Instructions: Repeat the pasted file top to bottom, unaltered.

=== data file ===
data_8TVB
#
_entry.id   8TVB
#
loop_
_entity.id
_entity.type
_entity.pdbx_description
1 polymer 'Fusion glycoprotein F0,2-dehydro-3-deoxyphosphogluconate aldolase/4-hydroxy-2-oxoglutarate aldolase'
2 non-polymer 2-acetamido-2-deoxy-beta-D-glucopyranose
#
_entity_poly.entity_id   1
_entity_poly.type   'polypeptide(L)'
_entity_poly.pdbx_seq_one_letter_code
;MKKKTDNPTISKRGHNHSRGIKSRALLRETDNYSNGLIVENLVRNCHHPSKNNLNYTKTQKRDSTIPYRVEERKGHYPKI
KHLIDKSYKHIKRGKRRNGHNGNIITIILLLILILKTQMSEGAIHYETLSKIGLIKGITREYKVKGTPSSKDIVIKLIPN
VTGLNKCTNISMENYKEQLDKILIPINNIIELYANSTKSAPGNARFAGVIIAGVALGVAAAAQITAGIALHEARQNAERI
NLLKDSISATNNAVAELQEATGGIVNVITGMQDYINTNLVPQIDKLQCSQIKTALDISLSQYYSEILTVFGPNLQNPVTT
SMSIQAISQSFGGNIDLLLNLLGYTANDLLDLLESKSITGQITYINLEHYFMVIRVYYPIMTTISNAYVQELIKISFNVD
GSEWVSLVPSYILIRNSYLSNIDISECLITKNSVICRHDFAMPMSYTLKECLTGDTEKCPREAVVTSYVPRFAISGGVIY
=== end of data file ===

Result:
data_8TVB
#
_entry.id   8TVB
#
loop_
_entity.id
_entity.type
_entity.pdbx_description
1 polymer 'Fusion glycoprotein F0,2-dehydro-3-deoxyphosphogluconate aldolase/4-hydroxy-2-oxoglutarate aldolase'
2 non-polymer 2-acetamido-2-deoxy-beta-D-glucopyranose
#
_entity_poly.entity_id   1
_entity_poly.type   'polypeptide(L)'
_entity_poly.pdbx_seq_one_letter_code
;MKKKTDNPTISKRGHNHSRGIKSRALLRETDNYSNGLIVENLVRNCHHPSKNNLNYTKTQKRDSTIPYRVEERKGHYPKI
KHLIDKSYKHIKRGKRRNGHNGNIITIILLLILILKTQMSEGAIHYETLSKIGLIKGITREYKVKGTPSSKDIVIKLIPN
VTGLNKCTNISMENYKEQLDKILIPINNIIELYANSTKSAPGNARFAGVIIAGVALGVAAAAQITAGIALHEARQNAERI
NLLKDSISATNNAVAELQEATGGIVNVITGMQDYINTNLVPQIDKLQCSQIKTALDISLSQYYSEILTVFGPNLQNPVTT
SMSIQAISQSFGGNIDLLLNLLGYTANDLLDLLESKSITGQITYINLEHYFMVIRVYYPIMTTISNAYVQELIKISFNVD
GSEWVSLVPSYILIRNSYLSNIDISECLITKNSVICRHDFAMPMSYTLKECLTGDTEKCPREAVVTSYVPRFAISGGVIY